The Authorial Agony of Charles Dickens

My friend Scott Corbin sent me this poignant excert from Clair Tomalin’s Charles Dickens: A Life, 113-114:

“These were all distractions from the central business of the year, which was the story that had started as a few episodes and was being made into a novel, week by week, The Old Curiosity Shop. Against all the odds, it became the second-highest seller of all his books, surpassed only by the The Pickwick Papers, another improvised tale. What sort of a story was it? A very odd one, a picaresque tale of a child who tries and fails to escape from her fate, with a supposed protector, her grandfather, addicted to gambling, and a grotesquely wicked pursuer, the dwarf Quilp, both putting her at risk and driving her towards her death. Nell herself has no character beyond sweetness, goodness and innocence, which endeared her to male readers; and Lord Jeffrey, the great Scottish judge, critic and sometime editor of the Edinburgh Review, even likened her to Cordelia, although the only resemblance is in their untimely deaths. At the age of thirteen, Nell effectively has to look after her grandfather, who has been corrupted by his fascination with money, rather as Dickens’s maternal grandfather had been corrupted by money, and his father also, overspending, borrowing and failing to settle his debts; so this aspect of the story was quite close to home. And while there is very much more in the book than Nell, it is her death that made its fame. It was Forster who suggested that Dickens should kill her off: he seized the idea, and the slowly approaching death of Little Nell held readers in a state of excited anxiety on both sides of the Atlantic for many weeks. Letters came to Dickens imploring him to save her, and grave and normally equable men sobbed uncontrollably when they read that she was dead.

Dickens himself suffered as he wrote of Nell’s decline, and shared his sufferings with his friends through November and December 1840. He told Forster, ‘You can’t imagine how exhausted I am today with yesterday’s labours… All night I have been pursued by the child; and this morning I am unrefreshed and miserable. I don’t know what to do with myself… I think the close of the story will be great.’ Then, a few days later, ‘The difficulty has been tremendous — the anguish unspeakable.’ To his illustrator, Cattermole, he wrote, ‘I am breaking my heart over this story, and cannot bear to finish it.’ In January, Macready was told, ‘I am slowly murdering that poor child, and grow wretched over it. It wrings my heart. Yet it must be.’ A few days later it was Maclise who heard, ‘If you knew what I have been suffering in the death of that child!’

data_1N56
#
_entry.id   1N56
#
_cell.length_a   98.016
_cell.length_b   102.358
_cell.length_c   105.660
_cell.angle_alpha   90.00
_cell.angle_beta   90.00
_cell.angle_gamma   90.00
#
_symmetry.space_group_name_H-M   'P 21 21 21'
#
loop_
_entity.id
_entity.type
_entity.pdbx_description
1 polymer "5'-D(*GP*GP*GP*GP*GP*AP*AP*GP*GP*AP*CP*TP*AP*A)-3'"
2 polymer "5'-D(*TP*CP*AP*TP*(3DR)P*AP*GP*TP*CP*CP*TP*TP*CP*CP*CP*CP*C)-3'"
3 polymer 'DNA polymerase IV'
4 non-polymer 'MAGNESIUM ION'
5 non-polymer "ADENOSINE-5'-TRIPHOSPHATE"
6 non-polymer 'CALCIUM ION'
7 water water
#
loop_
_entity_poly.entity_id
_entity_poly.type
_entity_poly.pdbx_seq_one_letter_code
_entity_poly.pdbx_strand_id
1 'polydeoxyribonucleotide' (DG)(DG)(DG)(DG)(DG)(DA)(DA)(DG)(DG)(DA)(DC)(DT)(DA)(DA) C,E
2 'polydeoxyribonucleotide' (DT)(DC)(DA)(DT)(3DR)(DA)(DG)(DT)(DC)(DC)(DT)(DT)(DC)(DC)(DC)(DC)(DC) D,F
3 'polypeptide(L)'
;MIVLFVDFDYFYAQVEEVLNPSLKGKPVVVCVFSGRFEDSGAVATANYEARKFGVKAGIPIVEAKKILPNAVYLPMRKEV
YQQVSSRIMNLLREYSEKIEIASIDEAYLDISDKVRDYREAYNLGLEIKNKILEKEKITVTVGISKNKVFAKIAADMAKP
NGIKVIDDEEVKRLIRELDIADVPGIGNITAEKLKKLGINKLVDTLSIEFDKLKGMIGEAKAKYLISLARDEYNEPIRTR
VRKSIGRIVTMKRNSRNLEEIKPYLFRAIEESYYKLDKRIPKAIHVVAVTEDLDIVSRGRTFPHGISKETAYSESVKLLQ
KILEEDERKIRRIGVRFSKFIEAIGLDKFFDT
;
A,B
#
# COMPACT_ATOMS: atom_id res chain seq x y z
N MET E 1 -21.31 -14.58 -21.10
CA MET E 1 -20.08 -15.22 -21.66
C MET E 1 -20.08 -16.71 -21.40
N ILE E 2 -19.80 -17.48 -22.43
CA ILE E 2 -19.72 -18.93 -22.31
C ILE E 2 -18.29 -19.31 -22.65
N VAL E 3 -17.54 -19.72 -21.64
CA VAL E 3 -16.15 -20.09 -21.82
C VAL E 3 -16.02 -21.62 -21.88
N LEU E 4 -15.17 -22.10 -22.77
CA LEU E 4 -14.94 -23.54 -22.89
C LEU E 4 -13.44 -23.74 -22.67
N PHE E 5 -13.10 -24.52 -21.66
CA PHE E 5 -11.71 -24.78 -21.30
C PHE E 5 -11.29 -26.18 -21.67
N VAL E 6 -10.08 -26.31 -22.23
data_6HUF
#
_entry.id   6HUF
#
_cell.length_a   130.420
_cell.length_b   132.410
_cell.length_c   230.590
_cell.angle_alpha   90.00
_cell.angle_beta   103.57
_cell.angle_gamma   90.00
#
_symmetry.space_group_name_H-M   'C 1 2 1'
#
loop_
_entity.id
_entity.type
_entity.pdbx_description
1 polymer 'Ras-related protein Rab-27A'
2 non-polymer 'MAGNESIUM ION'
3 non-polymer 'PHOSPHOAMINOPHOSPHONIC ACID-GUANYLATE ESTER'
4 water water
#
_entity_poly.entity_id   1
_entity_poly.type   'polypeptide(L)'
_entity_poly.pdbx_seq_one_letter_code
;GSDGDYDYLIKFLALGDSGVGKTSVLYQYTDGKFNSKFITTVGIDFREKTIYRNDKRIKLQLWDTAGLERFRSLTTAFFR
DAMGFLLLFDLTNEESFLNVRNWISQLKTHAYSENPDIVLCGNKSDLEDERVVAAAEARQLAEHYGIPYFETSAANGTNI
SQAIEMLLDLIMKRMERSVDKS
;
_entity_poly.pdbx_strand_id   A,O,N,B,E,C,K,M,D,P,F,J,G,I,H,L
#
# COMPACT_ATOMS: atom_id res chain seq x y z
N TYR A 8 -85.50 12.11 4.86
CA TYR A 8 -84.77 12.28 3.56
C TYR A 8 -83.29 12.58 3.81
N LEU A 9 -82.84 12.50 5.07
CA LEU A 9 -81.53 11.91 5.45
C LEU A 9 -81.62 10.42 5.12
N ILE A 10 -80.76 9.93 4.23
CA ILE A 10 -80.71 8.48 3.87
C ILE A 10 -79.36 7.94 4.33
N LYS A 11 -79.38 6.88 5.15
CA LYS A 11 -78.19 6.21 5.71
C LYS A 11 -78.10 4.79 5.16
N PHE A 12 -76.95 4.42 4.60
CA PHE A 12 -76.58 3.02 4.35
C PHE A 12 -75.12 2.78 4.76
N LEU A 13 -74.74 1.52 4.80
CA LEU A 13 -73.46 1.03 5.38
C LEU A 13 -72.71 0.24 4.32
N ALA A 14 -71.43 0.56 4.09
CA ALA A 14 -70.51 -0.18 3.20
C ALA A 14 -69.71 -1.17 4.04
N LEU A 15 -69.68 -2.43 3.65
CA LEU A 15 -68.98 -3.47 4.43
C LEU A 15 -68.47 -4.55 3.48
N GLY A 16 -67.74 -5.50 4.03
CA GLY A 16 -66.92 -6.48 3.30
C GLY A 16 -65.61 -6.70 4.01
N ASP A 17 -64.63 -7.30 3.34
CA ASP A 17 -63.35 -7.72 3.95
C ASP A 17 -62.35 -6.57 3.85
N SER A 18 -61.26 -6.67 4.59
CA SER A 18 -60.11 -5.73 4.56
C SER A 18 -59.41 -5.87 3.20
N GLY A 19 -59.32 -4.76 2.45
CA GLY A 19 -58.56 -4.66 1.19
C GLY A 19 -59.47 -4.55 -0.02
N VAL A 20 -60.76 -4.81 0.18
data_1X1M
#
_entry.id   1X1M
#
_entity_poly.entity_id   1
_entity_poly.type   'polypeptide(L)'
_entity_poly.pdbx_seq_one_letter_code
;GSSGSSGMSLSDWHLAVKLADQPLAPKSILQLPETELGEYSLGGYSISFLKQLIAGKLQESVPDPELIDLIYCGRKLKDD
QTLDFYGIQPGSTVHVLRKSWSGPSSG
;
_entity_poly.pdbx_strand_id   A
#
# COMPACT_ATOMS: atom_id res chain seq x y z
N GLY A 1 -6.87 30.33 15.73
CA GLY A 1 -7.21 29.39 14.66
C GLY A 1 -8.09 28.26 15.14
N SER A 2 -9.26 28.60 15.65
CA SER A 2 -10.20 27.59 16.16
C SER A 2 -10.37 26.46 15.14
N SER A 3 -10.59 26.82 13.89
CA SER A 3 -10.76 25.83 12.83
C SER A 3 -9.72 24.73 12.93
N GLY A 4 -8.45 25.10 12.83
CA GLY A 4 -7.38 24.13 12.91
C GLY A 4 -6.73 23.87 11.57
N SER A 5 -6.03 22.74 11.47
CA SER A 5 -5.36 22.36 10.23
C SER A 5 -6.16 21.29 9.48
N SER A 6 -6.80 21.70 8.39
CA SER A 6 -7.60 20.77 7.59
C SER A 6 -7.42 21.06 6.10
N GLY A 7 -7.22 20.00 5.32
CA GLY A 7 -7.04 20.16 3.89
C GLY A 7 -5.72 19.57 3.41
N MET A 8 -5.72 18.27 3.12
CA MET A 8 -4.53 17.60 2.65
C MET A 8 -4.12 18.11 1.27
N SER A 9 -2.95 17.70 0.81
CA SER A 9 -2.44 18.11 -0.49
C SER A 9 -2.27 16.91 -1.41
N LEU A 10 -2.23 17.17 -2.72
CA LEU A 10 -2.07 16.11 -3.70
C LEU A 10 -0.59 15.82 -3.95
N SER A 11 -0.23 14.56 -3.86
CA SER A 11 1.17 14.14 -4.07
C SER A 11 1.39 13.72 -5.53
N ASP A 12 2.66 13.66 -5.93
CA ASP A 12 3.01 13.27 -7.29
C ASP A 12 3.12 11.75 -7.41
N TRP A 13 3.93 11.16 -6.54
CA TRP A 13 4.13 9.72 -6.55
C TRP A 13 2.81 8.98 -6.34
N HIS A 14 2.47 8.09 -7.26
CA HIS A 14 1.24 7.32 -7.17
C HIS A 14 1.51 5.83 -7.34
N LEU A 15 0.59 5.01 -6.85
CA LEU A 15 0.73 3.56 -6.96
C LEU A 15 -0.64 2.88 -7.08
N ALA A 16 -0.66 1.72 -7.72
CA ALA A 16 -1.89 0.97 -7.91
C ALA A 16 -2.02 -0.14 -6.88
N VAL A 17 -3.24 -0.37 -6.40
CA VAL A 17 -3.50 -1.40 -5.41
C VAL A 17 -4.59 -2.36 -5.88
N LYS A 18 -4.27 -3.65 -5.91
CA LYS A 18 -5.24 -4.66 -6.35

Another letter to Forster shows how Dickens used his suffering, deliberately summoning up painful feelings, in the cause of telling a better story: ‘I shan’t recover it for a long time. Nobody will miss her like I shall. It is such a very painful thing to me, that I really cannot express my sorrow… I have refused several invitations for this week and next, determining to go nowhere til I had done. I am afraid of disturbing the state I have been trying to get into, and having to fetch it all back again.’

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